The insurance industry — an industry built on its ability to assess risk — is worried it is unable to accurately capture the costs incurred by climate change, industry experts told the Senate Budget Committee earlier this week. “Just as the U.S. economy was overexposed to mortgage risk in 2008, the economy today is over exposed to climate risk,” Aon PLC President Eric Andersen said.
The industry’s inability to predict losses is leading firms to pull out of high-risk areas, especially those frequently hit by wildfires and floods. This is, in turn, driving an increase in state-run insurance plans-of-last-resort for homeowners and other policyholders unable to buy insurance in the private market, which could in turn threaten private insurers if state insurers are pushed to insolvency by massive disasters.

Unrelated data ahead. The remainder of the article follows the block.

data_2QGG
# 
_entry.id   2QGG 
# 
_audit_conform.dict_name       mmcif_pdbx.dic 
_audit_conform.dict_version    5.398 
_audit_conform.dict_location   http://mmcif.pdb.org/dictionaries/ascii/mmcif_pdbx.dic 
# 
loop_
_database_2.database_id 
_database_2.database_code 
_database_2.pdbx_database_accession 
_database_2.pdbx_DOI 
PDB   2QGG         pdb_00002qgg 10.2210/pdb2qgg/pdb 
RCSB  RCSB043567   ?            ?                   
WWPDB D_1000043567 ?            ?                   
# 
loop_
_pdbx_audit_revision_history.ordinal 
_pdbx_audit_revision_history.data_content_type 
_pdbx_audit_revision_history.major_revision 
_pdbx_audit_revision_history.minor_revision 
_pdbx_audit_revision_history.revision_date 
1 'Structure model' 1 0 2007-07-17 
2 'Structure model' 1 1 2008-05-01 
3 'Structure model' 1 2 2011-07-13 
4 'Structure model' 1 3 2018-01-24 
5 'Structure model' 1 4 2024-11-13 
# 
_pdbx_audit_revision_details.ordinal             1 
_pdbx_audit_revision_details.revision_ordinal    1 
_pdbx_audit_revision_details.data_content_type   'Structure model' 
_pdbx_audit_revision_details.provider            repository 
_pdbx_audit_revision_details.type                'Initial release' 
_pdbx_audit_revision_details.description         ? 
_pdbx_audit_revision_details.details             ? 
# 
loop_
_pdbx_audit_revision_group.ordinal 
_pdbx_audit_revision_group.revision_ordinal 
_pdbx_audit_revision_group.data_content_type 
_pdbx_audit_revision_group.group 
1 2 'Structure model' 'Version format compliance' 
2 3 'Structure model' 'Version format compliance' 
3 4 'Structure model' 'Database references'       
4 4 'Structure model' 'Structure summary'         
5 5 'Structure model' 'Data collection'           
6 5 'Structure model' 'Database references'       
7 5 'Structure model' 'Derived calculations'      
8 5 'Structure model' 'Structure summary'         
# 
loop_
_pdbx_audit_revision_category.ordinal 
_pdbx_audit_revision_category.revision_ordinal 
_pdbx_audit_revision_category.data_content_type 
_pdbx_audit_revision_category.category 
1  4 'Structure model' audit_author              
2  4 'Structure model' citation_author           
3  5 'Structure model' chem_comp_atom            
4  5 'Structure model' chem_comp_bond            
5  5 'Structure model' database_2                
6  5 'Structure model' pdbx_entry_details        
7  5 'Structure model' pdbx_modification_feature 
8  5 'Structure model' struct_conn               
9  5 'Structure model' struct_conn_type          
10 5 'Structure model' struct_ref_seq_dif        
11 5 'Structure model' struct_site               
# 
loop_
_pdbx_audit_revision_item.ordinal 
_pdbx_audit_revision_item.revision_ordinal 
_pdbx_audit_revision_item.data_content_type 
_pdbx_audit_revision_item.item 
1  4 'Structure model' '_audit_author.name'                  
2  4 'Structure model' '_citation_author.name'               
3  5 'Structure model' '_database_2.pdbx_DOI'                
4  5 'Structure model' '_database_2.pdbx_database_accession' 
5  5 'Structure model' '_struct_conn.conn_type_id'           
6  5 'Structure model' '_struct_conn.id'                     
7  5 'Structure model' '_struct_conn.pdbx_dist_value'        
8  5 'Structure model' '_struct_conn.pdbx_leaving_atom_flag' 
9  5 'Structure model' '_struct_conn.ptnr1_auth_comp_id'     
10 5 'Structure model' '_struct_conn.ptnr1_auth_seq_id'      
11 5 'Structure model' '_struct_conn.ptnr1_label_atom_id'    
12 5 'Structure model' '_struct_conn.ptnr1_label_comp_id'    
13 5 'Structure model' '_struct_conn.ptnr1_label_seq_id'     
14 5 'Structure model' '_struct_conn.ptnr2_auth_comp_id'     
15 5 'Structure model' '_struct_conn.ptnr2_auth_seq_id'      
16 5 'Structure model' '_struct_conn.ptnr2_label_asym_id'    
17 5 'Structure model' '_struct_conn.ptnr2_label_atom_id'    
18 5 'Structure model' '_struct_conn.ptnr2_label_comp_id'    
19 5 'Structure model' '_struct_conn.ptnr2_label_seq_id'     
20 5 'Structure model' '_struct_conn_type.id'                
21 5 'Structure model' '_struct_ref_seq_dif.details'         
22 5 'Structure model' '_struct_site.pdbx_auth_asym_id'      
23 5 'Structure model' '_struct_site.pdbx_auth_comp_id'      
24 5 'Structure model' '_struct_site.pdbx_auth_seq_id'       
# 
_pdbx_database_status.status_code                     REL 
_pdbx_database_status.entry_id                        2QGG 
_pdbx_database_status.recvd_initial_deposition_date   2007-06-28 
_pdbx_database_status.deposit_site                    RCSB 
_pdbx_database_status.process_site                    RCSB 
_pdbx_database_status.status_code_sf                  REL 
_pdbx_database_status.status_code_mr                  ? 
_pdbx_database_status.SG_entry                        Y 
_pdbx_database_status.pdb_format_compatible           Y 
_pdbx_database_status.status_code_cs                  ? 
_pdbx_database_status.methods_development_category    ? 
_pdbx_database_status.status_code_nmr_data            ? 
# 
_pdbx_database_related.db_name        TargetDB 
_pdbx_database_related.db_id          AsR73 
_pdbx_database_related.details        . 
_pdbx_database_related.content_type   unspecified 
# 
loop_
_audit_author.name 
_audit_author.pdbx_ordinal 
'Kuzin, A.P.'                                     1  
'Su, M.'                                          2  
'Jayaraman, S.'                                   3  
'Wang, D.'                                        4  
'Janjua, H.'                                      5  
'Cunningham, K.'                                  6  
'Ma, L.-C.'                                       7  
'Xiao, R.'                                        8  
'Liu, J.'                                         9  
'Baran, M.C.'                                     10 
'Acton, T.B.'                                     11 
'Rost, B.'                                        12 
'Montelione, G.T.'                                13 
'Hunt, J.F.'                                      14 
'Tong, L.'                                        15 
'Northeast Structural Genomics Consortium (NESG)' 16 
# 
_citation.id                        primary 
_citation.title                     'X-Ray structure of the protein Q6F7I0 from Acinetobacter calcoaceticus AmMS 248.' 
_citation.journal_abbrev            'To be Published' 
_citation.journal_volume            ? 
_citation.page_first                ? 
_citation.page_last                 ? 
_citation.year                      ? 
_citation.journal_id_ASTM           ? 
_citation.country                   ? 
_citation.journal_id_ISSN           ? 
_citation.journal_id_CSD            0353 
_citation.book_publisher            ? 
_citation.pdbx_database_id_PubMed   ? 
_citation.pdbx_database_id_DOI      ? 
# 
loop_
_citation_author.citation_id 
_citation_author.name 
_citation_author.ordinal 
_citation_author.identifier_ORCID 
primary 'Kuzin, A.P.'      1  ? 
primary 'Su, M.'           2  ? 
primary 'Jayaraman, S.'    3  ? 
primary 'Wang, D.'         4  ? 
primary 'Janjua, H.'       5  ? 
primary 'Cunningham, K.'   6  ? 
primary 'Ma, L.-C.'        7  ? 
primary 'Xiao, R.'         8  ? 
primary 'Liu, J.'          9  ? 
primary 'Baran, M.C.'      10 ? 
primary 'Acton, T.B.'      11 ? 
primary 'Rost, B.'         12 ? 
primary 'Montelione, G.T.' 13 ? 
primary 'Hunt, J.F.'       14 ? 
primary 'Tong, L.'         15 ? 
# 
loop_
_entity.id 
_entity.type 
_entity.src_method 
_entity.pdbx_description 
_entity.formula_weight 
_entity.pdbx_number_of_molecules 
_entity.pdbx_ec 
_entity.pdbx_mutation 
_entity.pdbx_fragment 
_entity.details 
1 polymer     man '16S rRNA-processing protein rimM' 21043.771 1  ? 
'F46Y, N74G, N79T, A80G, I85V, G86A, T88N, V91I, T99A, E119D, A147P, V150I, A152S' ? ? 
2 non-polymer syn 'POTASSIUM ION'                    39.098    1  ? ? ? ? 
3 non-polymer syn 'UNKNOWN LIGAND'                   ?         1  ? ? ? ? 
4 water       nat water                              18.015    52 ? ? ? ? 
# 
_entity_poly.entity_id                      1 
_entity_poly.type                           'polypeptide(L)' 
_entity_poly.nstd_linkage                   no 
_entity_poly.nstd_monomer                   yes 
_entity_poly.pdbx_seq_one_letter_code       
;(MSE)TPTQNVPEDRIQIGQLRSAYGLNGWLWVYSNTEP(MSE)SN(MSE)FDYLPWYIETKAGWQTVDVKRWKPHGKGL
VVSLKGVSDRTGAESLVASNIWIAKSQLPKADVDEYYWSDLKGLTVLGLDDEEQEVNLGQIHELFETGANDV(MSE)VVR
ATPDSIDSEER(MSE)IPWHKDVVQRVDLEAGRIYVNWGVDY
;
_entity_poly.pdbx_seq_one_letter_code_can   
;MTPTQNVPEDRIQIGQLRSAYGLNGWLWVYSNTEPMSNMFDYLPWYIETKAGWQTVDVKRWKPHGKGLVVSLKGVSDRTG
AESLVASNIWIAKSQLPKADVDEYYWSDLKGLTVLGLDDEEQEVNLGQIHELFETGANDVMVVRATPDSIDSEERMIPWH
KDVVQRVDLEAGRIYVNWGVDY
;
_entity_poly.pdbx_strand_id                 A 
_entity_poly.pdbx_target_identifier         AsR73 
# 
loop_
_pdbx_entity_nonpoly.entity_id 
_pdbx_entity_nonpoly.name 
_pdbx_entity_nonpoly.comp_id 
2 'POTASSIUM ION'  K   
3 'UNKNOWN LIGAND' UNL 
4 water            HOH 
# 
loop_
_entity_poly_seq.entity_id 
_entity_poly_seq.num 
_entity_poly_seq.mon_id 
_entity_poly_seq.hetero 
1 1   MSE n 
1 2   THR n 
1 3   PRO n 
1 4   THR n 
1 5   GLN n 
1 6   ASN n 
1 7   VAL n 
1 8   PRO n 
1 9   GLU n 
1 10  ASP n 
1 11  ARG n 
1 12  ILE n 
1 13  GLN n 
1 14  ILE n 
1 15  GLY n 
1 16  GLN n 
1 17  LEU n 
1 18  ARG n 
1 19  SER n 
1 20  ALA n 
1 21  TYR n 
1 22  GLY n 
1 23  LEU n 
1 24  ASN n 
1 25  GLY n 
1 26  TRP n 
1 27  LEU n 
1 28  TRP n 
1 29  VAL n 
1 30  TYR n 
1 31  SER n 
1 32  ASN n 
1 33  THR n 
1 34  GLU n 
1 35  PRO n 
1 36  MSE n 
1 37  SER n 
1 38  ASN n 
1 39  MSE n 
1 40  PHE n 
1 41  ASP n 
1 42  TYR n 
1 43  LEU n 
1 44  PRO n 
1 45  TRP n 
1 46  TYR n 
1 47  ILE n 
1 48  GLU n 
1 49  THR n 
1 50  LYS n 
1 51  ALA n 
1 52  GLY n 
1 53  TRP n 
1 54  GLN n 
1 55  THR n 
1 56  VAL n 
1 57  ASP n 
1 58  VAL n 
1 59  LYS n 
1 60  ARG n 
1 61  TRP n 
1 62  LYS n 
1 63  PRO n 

Florida’s state-run insurer has warned its coffers were “significantly depleted” by Hurricane Ian and Milliman actuary Nancy Watkins warned the committee “the California FAIR plan is growing unsustainably high.” Near the end of the two-hour hearing, Sen. Sheldon Whitehouse (D-RI) presented Republican witness Dr. Judith Curry with a series of questions about her past climate contrarianism, including a now-deleted blog post in which Curry wrote that climate change “propaganda” from the UN “arguably qualifies as a hoax.” (E&E $)